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People do strange things in search of a challenge. Some climb mountains, others embark on wilderness hikes, and some, like myself, test the limits of human endurance in the pursuit of tireless self-improvement. Daleks say ExterminateLike, for example, spending 80 straight hours watching Dr Who, then trying to explain to my landlord why I screamed "exterminate" at the nice man re-tiling my bathroom until he left without caulking the bathtub seal. Or, say, seeing exactly how long one can live entirely on McCain Pizza Pops before brain rot sets in and I start taping Electric Circus for posterity. All this, in search of a challenge. A challenge so great, it will thrill the world with its completion. Something on par with the scaling of Everest, the first man on the moon, and the Debbie Diamond "20 Man Gang Bang". And finally, I've found one. And its name…is Rocky. It is my firm belief that no man has ever seen all five Rocky films and lived to tell about it, and I intend to be the first to attempt such a feat. Not immediately consecutively, of course, as no mere mortal can take than much Sylvester Stallone at one time without dropping 40 IQ points, sprouting chest hair like a Rogain accident and losing half their vocabulary to a brain hemorrhage. No, as this is the first of many challenges that I plan on putting myself through, I set an easy goal, merely watching the films within the same week: a task which is still comparable to breaking the 4 minute mile. I'm not going to say I made the right decision, devoting all those hours to stunningly inept boxing movies, but I think, on the whole, it has made me a better person. Granted, I now shun all forms of communication with the outside world, locking myself in my apartment and eking out a hermit-like existence for fear that setting foot outside my door will bring me one step closer to a sixth Rocky film, but as that keeps me away from children, legally I believe that it's one step closer to rehabilitation. Anyway, in order to spare others from the inevitable consequences of the path I've chosen, I've condensed my impressions of the five Rocky films into the following article, in a sort of Unabomber manifesto explaining why I'll be breathing a sigh of relief when Armageddon brings the world to its knees.


Now, the first Rocky film, aptly entitled Rocky I, is widely regarded as the best of the series. And, admittedly, it is. Despite its flaws, the film remains an uplifting, inspirational, and heart-warming str5fdg hgfgh. HuffingCrap, I can't even type that without cracking up and collapsing on my keyboard. Let's try again. The film remains an uplifting, inspirational, and heart-warming tale. The main thrust of the story is a simple man's triumph over adversity, which, though predictable and somewhat clichéd, is still pleasant to watch, provided you're extremely high on gas. I'm actually not joking. There is a very specific type of brain damage you have to have suffered in order to find this treacly, gooey mess appealing. It's a precise mix of dizziness, severe nausea, and mild confusion that only an afternoon spent huffing regular unleaded out of a paper bag behind the rec centre will provide. So essentially, the only people who could possibly like this film are the cast of Kids and certain isolated native communities in Northern Canada. Actually, come to think of it, I bet a few of the guys I hung out with in high school probably own the box set, as they were generally loaded enough to enjoy pretty much anything less cerebral than the maze on the back of a Cheerios box.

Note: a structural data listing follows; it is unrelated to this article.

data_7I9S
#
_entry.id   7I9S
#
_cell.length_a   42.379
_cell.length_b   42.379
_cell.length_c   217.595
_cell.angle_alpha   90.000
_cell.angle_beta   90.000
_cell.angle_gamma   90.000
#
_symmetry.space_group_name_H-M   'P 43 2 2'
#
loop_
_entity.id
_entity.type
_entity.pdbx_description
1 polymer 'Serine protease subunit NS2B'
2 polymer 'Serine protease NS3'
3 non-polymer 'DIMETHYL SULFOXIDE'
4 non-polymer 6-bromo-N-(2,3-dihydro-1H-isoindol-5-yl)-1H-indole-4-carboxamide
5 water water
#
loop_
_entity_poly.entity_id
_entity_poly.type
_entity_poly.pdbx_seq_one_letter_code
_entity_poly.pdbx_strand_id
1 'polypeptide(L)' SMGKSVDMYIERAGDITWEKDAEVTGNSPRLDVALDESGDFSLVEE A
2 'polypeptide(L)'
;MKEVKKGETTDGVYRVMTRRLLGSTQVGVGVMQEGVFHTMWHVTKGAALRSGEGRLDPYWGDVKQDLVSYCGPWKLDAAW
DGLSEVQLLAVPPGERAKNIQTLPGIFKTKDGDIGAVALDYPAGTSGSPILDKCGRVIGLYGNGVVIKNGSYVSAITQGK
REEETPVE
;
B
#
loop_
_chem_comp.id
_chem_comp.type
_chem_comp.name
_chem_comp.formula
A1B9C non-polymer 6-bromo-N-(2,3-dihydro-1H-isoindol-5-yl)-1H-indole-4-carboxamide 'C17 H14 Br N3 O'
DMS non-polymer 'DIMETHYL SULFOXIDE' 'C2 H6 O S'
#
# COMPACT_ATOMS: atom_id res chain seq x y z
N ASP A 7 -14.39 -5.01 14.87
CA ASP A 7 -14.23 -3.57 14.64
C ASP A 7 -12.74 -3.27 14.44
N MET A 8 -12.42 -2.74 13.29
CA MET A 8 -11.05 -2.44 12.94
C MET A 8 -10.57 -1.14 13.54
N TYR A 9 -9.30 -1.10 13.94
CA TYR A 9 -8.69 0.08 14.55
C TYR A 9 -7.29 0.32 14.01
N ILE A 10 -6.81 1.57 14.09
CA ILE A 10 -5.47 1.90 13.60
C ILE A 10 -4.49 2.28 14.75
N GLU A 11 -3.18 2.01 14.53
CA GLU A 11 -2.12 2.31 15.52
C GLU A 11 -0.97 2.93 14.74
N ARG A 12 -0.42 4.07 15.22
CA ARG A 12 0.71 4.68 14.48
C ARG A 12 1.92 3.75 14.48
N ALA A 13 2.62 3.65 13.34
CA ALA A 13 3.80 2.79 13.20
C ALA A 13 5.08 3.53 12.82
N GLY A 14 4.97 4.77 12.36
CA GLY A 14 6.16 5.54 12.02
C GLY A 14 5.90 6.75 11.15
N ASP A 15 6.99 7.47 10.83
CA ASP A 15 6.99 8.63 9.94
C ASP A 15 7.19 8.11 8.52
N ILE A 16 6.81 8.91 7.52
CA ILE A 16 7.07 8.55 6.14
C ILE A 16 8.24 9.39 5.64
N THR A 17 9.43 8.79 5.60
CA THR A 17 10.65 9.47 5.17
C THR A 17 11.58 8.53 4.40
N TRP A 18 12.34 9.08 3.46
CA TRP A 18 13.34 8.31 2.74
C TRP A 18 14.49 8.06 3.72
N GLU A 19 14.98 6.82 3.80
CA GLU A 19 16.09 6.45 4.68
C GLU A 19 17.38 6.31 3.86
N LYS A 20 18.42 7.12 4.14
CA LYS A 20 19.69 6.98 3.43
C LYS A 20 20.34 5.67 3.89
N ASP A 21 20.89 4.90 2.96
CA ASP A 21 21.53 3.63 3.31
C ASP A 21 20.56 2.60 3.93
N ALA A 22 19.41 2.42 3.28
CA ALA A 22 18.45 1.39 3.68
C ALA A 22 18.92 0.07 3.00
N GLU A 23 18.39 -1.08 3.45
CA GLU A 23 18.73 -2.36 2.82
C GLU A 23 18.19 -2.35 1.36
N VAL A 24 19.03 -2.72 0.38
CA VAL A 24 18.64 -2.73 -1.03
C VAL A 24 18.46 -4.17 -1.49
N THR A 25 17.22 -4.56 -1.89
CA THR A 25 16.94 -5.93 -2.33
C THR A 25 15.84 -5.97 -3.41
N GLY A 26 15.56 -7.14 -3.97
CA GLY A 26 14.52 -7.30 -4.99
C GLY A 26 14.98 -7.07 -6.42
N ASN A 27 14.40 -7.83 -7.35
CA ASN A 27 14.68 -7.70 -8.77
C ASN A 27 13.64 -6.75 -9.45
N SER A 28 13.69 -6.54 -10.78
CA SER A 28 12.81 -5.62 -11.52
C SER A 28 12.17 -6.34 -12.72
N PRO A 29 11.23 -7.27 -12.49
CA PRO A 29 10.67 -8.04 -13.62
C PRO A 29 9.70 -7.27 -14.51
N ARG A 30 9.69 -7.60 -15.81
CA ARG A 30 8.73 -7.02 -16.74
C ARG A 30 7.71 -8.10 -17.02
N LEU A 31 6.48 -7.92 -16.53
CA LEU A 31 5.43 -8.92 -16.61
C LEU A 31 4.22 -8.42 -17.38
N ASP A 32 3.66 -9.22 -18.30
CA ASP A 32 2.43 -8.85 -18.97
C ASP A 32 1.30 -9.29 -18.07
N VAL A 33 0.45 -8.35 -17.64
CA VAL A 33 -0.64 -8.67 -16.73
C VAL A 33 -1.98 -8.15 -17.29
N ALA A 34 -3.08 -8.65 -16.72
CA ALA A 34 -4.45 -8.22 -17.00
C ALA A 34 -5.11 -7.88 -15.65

Thankfully, most of them are in jail now, incapable of adding their voices to the throng chanting for another Rocky film, sly fights a dinosaurwhere Sly fights a dinosaur or some such nonsense. As for this particular filmic gem, there is absolutely nothing redeeming. In it, our hero, a thick-headed bruiser for a local crime boss, finally gets his chance to make it big by selling a semi-retarded screenplay about a boxer who gets to fight Action Jackson. For some reason, his scam works, and we're left watching what's intended to be the uplifting tale of an underdog struggling to make it to the top, but is instead a vaguely distasteful examination of how North American society rewards brute strength and populist tripe over intelligence, so long as it gets the unwashed masses rabid enough to buy more beer at the boxing ring, or at least go see the movie twice.

Rocky II

Rocky II, on the other hand, gets worse. The first film was a tortuous experience in itself, as it makes us wait nearly two hours for the climactic fight - which ends up being delivered in a dull, over-dissolved montage and ends with Rocky not actually winning. Instead, he's merely proud of himself for staying standing for the duration of the fight. a troubled marilyn manson fanI don't know about you, but I can stand up for 20 minutes straight most days without demanding a reward, although I do think I deserve a medal for sitting through the whole movie. Rocky II, on the other hand, climaxes with Rocky fighting Apollo Creed again, only this time Rocky wins. Essentially, this means we have to sit through the same movie all over again, only with a slightly different ending. While this worked for Austin Powers, it's irritating here, kind of like American Pie 2. This film also marked Sly's directorial debut, which is a mistake on par with giving a troubled Marilyn Manson fan weapons training. The term ‘heavy-handed' does not do the film justice. Anti-racism commercials made in high school video classes have more subtlety than this. But this is just the beginning of the cycle of irritating Rocky sequels.

Continue to Part Two

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